A whole family of manakins outside the farm shop

Day 55: Friday 10th June

Across Okehampton Golf Course


Oh joy of joys.  Rain.  So nice to be able to step out and not feel like you are about to melt.  Almost a record day at 23.5 miles to Tin Hay.  For some reason the other me (the one that is very poor at planning) made the final few days some of the longest.  I have no idea why.



As well as the much needed rain, this morning’s walk was adventurous.  5 miles along the road to Okehampton where I met up with Hazel for a coffee.  Then expert navigation required (follow the big purple line on the Garmin) to find the footpath out of Okehampton and across Okehampton Golf Course.  There was a pleasant surprise when I came across a major feat of engineering above me.  The happiness didn’t last long when I realised I was supposed to be on top of this viaduct, not underneath it.  Fortunately someone had provided a handy footpath to get up top and 20 minutes later I was back on the right road.

Met on the road:  Andrew Bennett helping his cousin




Either I’m lost or this path hasn’t been used for a while
How cruel

Day 54: Thursday 9th June

A lot cooler walking as it was quite misty for most of the day.  A good old fashioned walk through fields and across open pasture for the 21 miles to North Tawton.  Not a car in sight.  Lovely.  I got lost a couple of times but never wandered more than a couple of hundred metres off the route.  Good old Garmin 🙂

1.75 million steps racked up today and hopefully less than 1 week and less than 100 miles to go.  I wonder if I’ll go over 2 million steps?  Judging by the photo below I may have already gone further than I thought !!!


Day 53: Wednesday 8th June

Short blog today as the internet is playing up.  22.5 miles to Rackenford in the steamy heat.  Exhausting.  I could wring out my shirt when I stopped for the day.  Probably too much detail but a good indicator as to how hot it gets walking in this weather.  We broke the 900 mile barrier and passed into Devon.  Onward, ever onward.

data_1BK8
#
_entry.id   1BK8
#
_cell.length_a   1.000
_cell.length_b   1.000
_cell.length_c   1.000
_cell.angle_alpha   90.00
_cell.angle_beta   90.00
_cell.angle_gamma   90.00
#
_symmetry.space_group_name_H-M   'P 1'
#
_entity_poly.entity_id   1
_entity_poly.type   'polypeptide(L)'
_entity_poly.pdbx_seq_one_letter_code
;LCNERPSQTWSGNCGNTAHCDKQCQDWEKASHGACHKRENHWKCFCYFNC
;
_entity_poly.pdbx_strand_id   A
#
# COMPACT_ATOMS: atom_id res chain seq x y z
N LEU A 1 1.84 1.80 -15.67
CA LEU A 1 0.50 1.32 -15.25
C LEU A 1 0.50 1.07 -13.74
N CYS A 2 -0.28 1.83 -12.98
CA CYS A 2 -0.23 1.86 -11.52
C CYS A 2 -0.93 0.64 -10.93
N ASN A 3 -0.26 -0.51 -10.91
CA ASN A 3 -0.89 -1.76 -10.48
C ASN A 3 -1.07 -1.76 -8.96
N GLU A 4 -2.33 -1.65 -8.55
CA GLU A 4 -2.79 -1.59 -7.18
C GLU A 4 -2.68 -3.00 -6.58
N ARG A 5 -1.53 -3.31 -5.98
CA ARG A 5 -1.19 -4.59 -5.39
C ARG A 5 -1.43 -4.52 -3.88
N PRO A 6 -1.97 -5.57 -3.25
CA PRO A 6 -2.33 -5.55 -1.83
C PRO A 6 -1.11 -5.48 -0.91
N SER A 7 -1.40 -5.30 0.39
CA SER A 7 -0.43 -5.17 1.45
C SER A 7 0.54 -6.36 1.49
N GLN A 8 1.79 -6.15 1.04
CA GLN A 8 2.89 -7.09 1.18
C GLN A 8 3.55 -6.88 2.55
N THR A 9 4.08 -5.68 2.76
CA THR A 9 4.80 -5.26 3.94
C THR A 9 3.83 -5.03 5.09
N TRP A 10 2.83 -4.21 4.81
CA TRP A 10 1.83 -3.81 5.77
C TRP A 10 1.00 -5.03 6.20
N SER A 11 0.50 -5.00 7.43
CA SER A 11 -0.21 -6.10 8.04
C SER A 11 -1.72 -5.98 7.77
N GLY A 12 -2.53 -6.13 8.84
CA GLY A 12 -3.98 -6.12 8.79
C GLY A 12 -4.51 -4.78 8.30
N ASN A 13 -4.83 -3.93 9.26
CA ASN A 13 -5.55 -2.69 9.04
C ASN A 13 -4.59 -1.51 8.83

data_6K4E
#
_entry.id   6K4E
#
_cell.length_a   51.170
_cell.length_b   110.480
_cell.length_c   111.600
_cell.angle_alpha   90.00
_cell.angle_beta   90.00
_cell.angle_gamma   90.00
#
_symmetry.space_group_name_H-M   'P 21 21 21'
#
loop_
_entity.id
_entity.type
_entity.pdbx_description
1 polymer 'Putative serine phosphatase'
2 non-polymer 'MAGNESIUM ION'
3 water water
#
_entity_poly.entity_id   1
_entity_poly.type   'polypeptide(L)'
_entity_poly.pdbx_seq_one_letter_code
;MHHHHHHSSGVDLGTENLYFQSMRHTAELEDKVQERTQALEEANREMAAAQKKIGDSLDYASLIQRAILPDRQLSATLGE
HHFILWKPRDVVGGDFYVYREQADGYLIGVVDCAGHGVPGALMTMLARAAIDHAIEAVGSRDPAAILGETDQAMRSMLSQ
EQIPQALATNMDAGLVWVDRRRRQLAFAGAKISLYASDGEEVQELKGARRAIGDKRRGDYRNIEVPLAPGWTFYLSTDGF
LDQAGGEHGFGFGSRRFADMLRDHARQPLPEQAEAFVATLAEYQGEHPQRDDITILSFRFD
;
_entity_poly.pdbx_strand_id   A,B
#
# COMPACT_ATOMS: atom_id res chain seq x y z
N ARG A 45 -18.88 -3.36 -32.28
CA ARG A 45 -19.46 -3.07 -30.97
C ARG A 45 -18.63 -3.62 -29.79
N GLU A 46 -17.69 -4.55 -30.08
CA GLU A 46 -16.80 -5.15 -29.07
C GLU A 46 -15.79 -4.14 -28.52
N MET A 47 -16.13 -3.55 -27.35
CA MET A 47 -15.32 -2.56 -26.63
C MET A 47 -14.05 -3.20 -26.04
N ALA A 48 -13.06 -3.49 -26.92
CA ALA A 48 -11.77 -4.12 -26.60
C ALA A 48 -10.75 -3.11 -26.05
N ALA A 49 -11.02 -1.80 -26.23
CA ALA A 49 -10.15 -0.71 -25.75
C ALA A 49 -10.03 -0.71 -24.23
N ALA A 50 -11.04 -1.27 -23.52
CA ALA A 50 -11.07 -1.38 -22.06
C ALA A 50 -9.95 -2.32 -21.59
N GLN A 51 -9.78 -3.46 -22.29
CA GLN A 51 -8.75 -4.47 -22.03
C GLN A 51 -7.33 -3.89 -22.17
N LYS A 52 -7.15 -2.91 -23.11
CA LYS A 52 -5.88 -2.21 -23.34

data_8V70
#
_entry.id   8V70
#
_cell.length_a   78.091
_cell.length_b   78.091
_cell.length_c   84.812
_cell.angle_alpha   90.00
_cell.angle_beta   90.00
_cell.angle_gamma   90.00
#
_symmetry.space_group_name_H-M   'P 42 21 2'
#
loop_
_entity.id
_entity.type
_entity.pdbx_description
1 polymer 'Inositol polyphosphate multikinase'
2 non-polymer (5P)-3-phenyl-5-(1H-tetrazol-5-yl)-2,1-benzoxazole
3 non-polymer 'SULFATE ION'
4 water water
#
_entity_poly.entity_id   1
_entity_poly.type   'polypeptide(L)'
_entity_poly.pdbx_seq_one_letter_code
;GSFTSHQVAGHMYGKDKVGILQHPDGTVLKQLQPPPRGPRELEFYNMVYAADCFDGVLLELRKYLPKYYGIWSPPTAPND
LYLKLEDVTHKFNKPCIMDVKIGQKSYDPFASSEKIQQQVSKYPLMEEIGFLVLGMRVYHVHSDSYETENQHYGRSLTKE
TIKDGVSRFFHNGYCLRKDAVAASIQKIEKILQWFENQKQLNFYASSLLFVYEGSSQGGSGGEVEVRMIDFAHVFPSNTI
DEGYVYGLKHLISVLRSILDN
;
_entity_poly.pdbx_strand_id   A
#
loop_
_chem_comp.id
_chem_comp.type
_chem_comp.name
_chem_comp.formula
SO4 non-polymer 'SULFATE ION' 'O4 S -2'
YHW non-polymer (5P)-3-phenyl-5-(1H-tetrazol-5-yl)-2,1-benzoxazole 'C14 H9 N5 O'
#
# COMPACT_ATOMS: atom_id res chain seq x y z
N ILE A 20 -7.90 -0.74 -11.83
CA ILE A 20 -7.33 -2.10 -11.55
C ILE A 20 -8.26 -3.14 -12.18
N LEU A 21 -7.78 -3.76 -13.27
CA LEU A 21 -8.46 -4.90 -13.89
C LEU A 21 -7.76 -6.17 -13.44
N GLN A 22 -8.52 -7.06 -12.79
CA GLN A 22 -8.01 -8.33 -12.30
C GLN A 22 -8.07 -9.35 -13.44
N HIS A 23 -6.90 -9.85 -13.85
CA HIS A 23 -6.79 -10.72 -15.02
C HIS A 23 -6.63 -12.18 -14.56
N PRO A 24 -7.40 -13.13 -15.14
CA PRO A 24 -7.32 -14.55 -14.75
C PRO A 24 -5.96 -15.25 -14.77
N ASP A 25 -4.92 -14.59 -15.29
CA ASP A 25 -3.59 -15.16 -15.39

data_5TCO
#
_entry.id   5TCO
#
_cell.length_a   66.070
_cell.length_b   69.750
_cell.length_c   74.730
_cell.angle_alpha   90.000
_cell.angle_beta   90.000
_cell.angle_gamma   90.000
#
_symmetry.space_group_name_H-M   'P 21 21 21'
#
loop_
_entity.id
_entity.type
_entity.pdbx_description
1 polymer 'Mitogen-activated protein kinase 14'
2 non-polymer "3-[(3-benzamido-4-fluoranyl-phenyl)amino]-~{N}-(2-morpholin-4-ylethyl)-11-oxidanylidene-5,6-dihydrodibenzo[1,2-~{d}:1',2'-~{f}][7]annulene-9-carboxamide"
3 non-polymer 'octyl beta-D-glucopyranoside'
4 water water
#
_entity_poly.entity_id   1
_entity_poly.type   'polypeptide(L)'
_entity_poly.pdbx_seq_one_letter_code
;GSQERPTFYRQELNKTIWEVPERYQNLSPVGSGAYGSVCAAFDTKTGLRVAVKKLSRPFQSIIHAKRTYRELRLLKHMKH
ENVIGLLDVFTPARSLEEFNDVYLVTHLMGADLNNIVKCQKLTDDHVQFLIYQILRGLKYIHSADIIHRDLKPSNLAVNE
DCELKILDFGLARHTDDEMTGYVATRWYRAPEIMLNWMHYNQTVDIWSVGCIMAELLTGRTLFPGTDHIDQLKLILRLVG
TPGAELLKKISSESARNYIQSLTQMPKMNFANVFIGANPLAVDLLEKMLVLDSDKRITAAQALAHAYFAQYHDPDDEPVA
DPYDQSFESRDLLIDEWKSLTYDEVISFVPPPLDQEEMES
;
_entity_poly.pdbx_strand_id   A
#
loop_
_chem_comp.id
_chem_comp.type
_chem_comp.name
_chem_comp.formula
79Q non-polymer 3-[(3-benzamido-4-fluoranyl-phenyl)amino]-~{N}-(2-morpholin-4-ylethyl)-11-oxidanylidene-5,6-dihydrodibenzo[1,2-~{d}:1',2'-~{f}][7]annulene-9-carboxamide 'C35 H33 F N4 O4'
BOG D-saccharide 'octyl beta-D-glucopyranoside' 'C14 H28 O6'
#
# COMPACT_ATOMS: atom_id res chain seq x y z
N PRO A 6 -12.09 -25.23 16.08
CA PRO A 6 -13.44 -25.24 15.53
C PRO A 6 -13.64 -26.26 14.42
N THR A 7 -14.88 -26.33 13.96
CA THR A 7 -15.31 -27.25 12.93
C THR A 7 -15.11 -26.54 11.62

Day 52: Tuesday 7th June

Wonderful walking today over the Quantock Hills.  22 miles to Milverton means we are bang on schedule.  The weather was a mixed bag with the morning undecided if it should rain or not, and an afternoon of lovely sunshine with the perfect breeze to keep the temperature acceptable.  It was all so nice I met up with Hazel for a celebration ice cream sundae at Daisy Cottage Tea Shop in Bishops Lydeard.

The day has been topped off by a brilliant piece of accommodation management by Hazel.  The Fitzhead Inn is marvellous and great value.  The food in the restaurant was spot on, and the friendliness of everyone was a joy.  Special thanks to Jill and John Taylor, and to Stephen Hoole for the pleasant conversation and the donations.

Two things of note from the walk today.  The entrance to Cothelstone Manor and Church was a nice surprise, and walking over the Bishops Lydeard to Minehead steam railway with a train about to leave was a trip down memory lane.

Pasties and cream teas to look forward to 🙂